In the official version, the only thing left to define the next six years is the name of the Morena candidate (corcholata) awarded the requisite finger tap (dedazo) by the president. If that were so simple, why such intrigue, so many legislative changes, such a barrage of disqualifications and so great an onslaught of verbosity? Were such certainty to figure in the horizon, the rhetoric would be very distinct, above all because many of the myriad cautionary yellow traffic lights along the way are not under presidential control, beginning with the relationship with the United States in all its ambits: the economy (key for Mexico’s exports), the border, security and migration. The official version is logical, but XXI-century Mexico is not that of fifty years ago when the president and his party commandeered nearly complete control of the decisive variables. In this context, is a unitary and competitive opposition candidature possible and viable?
The 2024 election should be understood where the three contrasting realities intersect. One is the universe which the President has been bent on recreating, imitating the old PRI system with its omnipresent presidency and mechanisms of control over and for all. The second reality is the environment where the country is located: an integrated world in which there is a proliferation of information (and disinformation) to which everyone has access and in which commercial, financial and personal exchanges are crucial and permanent for the performance of the economy. And then there is the citizenry, which has for decades demanded access, participation and opportunities and that, despite this, continues to be characterized by an obvious separation between those assuming themselves to be citizens and those living from the government and expecting that their well-being will derive from it.
Each element of the context in which the election takes place entertains its own importance and will impact its evolution, but perhaps the most relevant of these at this moment is the historical one due to that many of the decisions made decades ago created the complex maze in which Mexicans currently find themselves, as well as because the President has his sights firmly trained on the rearview mirror.
Today’s political structure embodies two origins: one is that of the old PRI system erected nearly a century ago, and the other is what resulted from the 1996 Electoral Reform. The former has undergone affectations, the most consequential being the disappearance of the binomial PRI-presidency with the defeat of the PRI in 2000, which dismantled the hyper presidency of yesteryear, but which did not alter the enormous sources of the power of the presidency, those that the President has reconstituted and taken advantage of with tremendous dexterity.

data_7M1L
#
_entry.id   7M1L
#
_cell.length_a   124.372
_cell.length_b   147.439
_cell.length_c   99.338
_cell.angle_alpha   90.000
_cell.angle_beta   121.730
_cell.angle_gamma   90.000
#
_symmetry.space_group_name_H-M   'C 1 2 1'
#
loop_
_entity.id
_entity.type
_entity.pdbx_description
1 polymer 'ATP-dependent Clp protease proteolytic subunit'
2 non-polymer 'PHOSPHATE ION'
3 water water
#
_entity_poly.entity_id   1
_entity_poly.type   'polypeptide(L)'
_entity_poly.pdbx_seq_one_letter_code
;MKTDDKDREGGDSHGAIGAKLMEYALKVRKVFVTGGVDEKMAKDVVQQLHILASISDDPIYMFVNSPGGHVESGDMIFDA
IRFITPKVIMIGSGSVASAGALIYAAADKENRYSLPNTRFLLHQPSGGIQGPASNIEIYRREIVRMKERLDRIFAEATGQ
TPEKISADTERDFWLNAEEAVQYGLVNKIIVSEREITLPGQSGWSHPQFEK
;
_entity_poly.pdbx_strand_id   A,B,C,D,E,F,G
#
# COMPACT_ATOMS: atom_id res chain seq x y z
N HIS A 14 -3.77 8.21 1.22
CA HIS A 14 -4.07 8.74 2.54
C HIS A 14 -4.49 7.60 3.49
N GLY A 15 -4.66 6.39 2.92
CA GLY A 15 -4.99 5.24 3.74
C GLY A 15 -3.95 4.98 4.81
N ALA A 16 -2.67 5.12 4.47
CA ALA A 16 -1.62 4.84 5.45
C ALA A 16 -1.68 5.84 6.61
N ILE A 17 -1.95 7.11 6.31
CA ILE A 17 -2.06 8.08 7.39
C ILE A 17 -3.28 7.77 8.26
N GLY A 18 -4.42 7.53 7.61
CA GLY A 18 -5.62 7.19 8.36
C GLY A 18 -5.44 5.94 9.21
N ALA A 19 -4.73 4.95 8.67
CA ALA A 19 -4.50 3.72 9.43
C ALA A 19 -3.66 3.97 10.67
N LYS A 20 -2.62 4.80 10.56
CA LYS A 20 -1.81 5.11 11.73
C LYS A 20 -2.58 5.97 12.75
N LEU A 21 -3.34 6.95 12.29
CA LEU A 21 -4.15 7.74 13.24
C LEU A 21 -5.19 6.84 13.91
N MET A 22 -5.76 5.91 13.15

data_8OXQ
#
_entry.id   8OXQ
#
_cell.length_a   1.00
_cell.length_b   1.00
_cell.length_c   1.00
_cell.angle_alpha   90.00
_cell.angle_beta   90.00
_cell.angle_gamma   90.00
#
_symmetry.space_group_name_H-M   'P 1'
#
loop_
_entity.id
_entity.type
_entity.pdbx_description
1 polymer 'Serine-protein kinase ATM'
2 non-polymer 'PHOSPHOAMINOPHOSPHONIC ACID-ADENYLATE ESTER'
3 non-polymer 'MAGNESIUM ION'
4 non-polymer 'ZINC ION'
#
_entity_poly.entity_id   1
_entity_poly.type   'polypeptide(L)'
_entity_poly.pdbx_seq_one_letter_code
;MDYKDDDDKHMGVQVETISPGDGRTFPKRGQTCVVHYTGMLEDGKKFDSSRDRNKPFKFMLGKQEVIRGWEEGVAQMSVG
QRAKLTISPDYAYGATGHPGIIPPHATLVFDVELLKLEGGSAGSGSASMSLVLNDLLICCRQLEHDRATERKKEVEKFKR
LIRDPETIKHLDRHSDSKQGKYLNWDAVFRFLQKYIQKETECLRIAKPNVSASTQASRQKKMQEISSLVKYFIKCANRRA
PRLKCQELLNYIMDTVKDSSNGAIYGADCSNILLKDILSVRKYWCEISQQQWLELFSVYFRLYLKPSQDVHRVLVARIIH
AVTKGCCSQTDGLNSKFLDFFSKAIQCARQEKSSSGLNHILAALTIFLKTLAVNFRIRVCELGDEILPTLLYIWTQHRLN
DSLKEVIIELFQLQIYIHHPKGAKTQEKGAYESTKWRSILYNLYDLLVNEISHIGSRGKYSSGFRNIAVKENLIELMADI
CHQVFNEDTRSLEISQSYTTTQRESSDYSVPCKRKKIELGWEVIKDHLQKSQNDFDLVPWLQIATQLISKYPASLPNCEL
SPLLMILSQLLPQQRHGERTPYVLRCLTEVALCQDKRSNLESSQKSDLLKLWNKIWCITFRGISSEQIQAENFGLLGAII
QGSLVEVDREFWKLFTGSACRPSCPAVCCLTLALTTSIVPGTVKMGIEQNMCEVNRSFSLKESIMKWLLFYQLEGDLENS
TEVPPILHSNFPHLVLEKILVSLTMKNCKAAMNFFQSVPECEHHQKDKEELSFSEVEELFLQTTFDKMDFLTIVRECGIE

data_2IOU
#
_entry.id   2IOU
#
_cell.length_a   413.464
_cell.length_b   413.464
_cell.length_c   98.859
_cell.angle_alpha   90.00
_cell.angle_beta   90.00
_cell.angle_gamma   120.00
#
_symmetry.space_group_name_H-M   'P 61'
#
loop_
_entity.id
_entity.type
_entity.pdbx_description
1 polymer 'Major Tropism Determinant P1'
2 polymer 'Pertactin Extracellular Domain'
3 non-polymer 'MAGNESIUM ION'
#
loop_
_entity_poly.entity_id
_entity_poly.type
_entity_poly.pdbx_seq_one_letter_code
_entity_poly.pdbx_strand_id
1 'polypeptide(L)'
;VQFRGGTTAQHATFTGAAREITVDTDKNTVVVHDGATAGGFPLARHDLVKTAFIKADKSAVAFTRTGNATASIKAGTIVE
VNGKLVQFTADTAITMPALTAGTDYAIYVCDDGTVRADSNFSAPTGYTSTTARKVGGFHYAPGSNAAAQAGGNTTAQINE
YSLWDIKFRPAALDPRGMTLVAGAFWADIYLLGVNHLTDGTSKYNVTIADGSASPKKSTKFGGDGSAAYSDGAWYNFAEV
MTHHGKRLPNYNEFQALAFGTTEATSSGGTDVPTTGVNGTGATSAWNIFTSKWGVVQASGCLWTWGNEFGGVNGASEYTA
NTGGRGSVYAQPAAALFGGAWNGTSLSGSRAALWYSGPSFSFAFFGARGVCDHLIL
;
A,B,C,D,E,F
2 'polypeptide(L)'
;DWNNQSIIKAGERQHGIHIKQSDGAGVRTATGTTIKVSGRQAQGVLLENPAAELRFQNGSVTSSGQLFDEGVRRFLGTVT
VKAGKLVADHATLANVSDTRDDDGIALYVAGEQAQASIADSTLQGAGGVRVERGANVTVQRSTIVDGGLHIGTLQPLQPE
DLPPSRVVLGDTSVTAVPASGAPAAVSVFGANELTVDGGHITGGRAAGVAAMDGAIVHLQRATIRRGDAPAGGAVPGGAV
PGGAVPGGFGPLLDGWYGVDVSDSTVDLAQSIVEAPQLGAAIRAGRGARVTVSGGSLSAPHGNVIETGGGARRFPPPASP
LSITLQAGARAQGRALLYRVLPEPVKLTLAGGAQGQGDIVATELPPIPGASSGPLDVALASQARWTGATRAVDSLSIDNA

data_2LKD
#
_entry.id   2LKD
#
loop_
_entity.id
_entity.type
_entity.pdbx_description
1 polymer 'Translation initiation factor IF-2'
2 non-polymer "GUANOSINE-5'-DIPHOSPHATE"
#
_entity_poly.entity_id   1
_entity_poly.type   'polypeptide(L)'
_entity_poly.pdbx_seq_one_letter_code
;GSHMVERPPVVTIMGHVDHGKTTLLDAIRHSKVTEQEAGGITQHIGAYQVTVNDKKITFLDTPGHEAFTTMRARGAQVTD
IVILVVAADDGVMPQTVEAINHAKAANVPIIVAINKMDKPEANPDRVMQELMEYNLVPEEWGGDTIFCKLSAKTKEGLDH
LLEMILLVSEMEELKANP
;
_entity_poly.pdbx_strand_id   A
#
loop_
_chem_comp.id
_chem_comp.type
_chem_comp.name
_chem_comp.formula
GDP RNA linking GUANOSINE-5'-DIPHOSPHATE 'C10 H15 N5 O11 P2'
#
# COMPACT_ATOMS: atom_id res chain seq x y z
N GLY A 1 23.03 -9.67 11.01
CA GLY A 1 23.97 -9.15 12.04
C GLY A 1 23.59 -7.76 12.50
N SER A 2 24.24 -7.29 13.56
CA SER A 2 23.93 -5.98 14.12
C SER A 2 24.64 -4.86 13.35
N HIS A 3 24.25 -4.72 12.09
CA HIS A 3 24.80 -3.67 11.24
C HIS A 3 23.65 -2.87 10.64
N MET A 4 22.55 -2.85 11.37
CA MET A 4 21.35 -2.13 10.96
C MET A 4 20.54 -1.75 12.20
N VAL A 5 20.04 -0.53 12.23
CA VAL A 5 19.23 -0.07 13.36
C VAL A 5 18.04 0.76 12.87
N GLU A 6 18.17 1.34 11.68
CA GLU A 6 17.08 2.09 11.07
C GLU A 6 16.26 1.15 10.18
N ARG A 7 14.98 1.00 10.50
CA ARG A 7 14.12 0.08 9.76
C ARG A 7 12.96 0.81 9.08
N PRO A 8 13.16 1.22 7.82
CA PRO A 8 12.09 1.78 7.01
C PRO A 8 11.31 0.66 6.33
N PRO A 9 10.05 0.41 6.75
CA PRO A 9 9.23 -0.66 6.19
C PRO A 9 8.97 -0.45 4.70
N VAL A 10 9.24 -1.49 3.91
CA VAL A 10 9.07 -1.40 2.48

The 1996 Electoral Reform engendered equitable conditions of competition and a structure that guarantees cleanness, neutral and flawless organization of the elections. But the other side of that electoral reform was that it preserved the old system, extending the privileges that one party had enjoyed (then the PRI) to the three most electorally successful parties. It also generated conditions to impede to the maximal extent the creation of new political parties. That is to say, it expanded the monopoly that was formerly exclusive to the PRI but this did not modify the fact that it was still in essence a monopoly. In other words, it changed the way power was acceded to, but the management of power remained without substantive changes.
Those elements of the context are key for the election in the offing in Mexico in that they explain many of the difficulties facing the opposition in terms of assembling alliances, attracting workable candidates and staging an operation likely to triumph in the 2024 presidential election. Party leaderships enjoy the benefits of the monopoly, do not encounter any competition, manipulate the candidacies at will and have a sure source of income that underwrites full impunity for them. No one should be surprised that “citizen” candidacies arise in the sense that they are not assume themselves to be partisan.
The constitution of a solid opposition candidacy ends up rowing against the current and being up against innumerable impediments, which to date have benefitted the party of the government. The requisite question is whether this closes off all possibilities.
The answer is obvious: doors close or open depending on the capacity of procuring alternatives. Mexico is not the first country with authoritarian elements and a government determined to conduct the succession in its own way and without the least heedfulness in matters of (in)compliance with the respective laws. Additionally, there are three novel factors: the opposition won in 2021; now the party of the establishment is Morena (the voters have cast their ballots against incumbents in the government in nearly all elections since 1997); and, more importantly, however much he wishes to avoid it, the President is losing control by the minute. The pertinent question in the end is the following: how an alternative candidacy can be organized and what is necessary for this to be possible.
Although there are the means for building a candidacy, the obvious ones are not always conducive to success: the dedazo entails huge costs and within the opposition no one is there to confer it, and primaries in Mexico tend to subtract more than they add. The opposition must find some mechanism that allows the presentation of aspirants so that, in natural fashion, a candidacy can emerge that will, in the last analysis, attracts the majority of voters, thus becoming unstoppable.